The View from The Niagara Guide

General observations and musings on how we can make Niagara a better place.

Looking Past Appearance to Find Value

Mark Kawabe - Monday, August 23, 2010

"You never get a second change to make a good first impression."

"Never judge a book by its cover."

Both sayings have their applications, but we all know that as a society, we tend to go by appearances.

I bought 42 peaches for $5 the other day. Despite the fact I went to the source - the farm - this was a bargain by any measure. The reason they were so inexpensive? They were "seconds".

What makes a peach a second? In this case, as far as I could tell, the only thing "wrong" with these peaches were blemishes. When we ate them that night, they were juicy and flavourful, firm and satisfying. Nothing "wrong" with them once they were peeled. The last time I checked, people peel their peaches before eating them, so there was no way to tell they were "seconds".

When it comes to the search for value, appearances can be deceiving. Something to think about as we slog through another Monday.



A Truly Green Tea

Mark Kawabe - Thursday, May 13, 2010
I was in at LM Teas yesterday and picked up a tea to go. I didn't think about the cup it was served in until today when the cup finally made the trip from my car's beverage holder to the house. What a nice surprise.

The cup from LM Teas had a plastic lid and cardboard sleeve, both of which are recyclable. Most disposable cups aren't widely recyclable or compostable. This one was, and it made me go WOW!

LM Teas uses ecotainer cups™ which are coated using Polylactic Acid (PLA) from plants to make them waterproof. When composted, the PLA is broken down by microbes so the entire cup is quickly biodegradable. I do realize that EVERYTHING is biodegradable EVENTUALLY, but it's nice to see a local company making the greenest choice possible.

Hats off to Carmen and Jill at LM Teas for their great teas and green cups!


So you've got tools - now what?

Mark Kawabe - Monday, March 15, 2010

Entrepreneurs are always looking for new ways to promote themselves. I like new. Facebook and the social media tools that have sprung up in the last decade are "new". YouTube was new. There will always be something new for us to use to promote ourselves and our businesses. That's exciting.

What's not so exciting is the eventual realization that you actually have to DO something with these new tools for them to have any effect. A client of mine was pondering starting a blog until he noted that he would have to "feed the monster" new content regularly over a long period of time for the blog to have an effect. Yep. That's how it works - with any promotional tool we have in our toolboxes.

It doesn't matter whether you're talking about social media, networking or good ol' word-of-mouth marketing. YOU have to do something for those methods to work. Any program that says it will do it all for you with no input whatsoever from you is lying. If you're not participating, your results will be pathetic.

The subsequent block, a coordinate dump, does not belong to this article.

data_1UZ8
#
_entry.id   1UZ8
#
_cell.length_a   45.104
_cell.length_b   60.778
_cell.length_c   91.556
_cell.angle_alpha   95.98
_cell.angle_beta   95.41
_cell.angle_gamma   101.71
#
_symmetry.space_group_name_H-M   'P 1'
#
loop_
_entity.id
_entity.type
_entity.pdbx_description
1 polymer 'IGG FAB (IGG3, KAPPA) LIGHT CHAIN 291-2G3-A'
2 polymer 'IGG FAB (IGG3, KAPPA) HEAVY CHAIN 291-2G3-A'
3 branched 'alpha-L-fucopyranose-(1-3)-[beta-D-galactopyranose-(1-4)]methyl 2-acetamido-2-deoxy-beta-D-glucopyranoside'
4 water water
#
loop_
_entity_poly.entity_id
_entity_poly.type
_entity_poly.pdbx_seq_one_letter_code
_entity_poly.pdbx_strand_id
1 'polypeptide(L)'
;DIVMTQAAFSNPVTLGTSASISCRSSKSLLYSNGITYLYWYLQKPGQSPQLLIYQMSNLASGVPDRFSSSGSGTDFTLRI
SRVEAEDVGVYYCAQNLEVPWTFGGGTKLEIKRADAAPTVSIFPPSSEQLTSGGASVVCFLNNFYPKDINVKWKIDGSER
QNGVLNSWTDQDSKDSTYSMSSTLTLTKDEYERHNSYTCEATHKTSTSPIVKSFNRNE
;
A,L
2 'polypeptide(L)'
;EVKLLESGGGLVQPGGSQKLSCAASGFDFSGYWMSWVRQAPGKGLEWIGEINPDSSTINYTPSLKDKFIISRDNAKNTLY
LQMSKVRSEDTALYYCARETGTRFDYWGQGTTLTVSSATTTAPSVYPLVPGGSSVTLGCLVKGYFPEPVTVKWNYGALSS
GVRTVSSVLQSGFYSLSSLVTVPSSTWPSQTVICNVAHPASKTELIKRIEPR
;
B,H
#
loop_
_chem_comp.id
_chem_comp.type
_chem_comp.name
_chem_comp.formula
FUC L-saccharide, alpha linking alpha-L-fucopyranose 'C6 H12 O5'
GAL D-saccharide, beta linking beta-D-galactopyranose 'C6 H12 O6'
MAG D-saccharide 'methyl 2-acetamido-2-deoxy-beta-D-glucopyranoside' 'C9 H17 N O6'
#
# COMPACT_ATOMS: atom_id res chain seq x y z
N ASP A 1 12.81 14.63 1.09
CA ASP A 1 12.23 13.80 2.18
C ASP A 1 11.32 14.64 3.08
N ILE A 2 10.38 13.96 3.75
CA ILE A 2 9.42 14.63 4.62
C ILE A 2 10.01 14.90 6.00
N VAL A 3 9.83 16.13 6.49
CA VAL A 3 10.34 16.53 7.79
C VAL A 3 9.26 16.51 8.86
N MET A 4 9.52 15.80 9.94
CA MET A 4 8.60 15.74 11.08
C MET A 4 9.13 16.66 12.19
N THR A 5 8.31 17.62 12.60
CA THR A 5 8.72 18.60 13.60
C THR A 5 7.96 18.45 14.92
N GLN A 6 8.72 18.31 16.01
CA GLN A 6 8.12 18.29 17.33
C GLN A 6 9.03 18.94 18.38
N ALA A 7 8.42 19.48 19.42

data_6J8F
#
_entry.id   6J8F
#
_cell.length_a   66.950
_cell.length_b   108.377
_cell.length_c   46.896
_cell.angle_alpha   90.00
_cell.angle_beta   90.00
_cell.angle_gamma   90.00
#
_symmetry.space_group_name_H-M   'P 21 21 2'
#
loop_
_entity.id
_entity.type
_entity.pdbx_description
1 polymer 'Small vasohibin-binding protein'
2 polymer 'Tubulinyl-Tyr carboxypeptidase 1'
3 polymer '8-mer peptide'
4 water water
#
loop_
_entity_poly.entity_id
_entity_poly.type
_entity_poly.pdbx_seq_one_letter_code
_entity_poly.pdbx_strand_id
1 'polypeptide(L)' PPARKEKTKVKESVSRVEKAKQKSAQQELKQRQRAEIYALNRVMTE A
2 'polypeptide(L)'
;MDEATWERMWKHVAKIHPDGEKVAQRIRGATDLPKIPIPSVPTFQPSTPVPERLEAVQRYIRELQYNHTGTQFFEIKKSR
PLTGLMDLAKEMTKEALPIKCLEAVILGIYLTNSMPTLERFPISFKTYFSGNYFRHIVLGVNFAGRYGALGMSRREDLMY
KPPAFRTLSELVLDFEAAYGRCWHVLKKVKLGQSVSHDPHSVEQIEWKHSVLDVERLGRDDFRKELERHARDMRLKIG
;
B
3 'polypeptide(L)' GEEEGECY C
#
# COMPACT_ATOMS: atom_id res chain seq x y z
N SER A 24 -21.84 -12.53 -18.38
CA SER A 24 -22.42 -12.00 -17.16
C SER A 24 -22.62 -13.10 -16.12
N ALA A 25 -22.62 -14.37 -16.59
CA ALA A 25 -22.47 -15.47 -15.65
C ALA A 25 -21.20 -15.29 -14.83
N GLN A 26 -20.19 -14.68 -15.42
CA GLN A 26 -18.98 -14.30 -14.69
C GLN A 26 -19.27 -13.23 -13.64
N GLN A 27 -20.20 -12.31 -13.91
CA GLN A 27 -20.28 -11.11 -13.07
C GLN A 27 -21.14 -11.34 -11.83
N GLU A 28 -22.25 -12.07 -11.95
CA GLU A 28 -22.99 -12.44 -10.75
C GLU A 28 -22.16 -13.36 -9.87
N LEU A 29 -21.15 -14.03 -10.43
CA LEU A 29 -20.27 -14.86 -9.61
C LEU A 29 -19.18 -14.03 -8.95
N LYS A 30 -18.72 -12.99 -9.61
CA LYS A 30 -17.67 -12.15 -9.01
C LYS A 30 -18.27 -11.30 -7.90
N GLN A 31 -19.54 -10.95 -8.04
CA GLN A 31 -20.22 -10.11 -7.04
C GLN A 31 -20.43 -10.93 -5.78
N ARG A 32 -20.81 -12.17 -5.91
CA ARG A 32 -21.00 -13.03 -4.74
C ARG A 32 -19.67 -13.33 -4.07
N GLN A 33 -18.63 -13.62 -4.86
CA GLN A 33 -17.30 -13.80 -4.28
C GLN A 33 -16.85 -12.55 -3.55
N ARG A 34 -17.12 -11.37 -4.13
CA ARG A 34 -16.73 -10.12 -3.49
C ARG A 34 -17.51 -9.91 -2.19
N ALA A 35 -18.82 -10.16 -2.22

Unfortunately, in our "take-no-responsibility-for-anything" society, many business people do just that when it comes to something "not working" for them. This is true whether they're spending money on a newspaper, radio or TV ad campaign, joining a networking group like the Chamber of Commerce, BNI or other groups (locally KNOW it ALL Niagara and the Small Business Club Niagara come to mind) or things they control like their flyers, coupons or websites. If these methods don't "work" for the business, the tool is often the thing blamed.

I think there are two underlying causes of failure for any marketing endeavour.

1) Understanding HOW the "tool" works.

2) Committing to use the "tool".

These points illustrated:

Business owner A buys a single ad in a newspaper.

Business owner B buys a series of ads in the same newspaper.

Business owner A gets no response from his single ad.

Business owner B gets increased brand awareness and eventually some customers he can track came from the newspaper from his coupons and asking how people learned about him.

Business owner A didn't understand how newspaper advertising works. His experience suggests newspaper advertising doesn't work and as a result he blames the newspaper for taking his money.

Shared responsibilityYou can see this happening over and over again with any marketing tool. If you don't understand HOW to use a method to promote your business, learn all about it first. Then make the committment to using that method properly for a set period of time and set measurable and reasonable short and longer-term performance targets. Consistently test your approach and try different things to see if the method can work better for you. Only then can you accurately determine whether any given method was effective.

Most of the time there are two parties responsible for your marketing success or failure. The first is YOU. The second is the representatives of the marketing vehicle you've chosen to use. This could be your sales rep at the newspaper, phone directory or radio station, or the customer service representative of your networking group, Chamber of Commerce or the marketing company you've hired. You BOTH have a responsibility to ensure YOU know how to use the system effectively so you can make informed decisions about your marketing activities.

Of course, if you're talking about some self-directed activity like social media marketing, then it's just you who's to blame. At least the pain of failure on Facebook doesn't cost you anything. When you're paying for something, you expect it to work. Just make sure you know what you're getting into or take the time to learn. Good marketing organizations will take the time to educate you on what you should be doing to use their tools effectively. Others will assume you know what you're doing.

To paraphrase Tom Lehrer: "Marketing is like a sewer. What you get out of it depends what you put into it."

Choose well.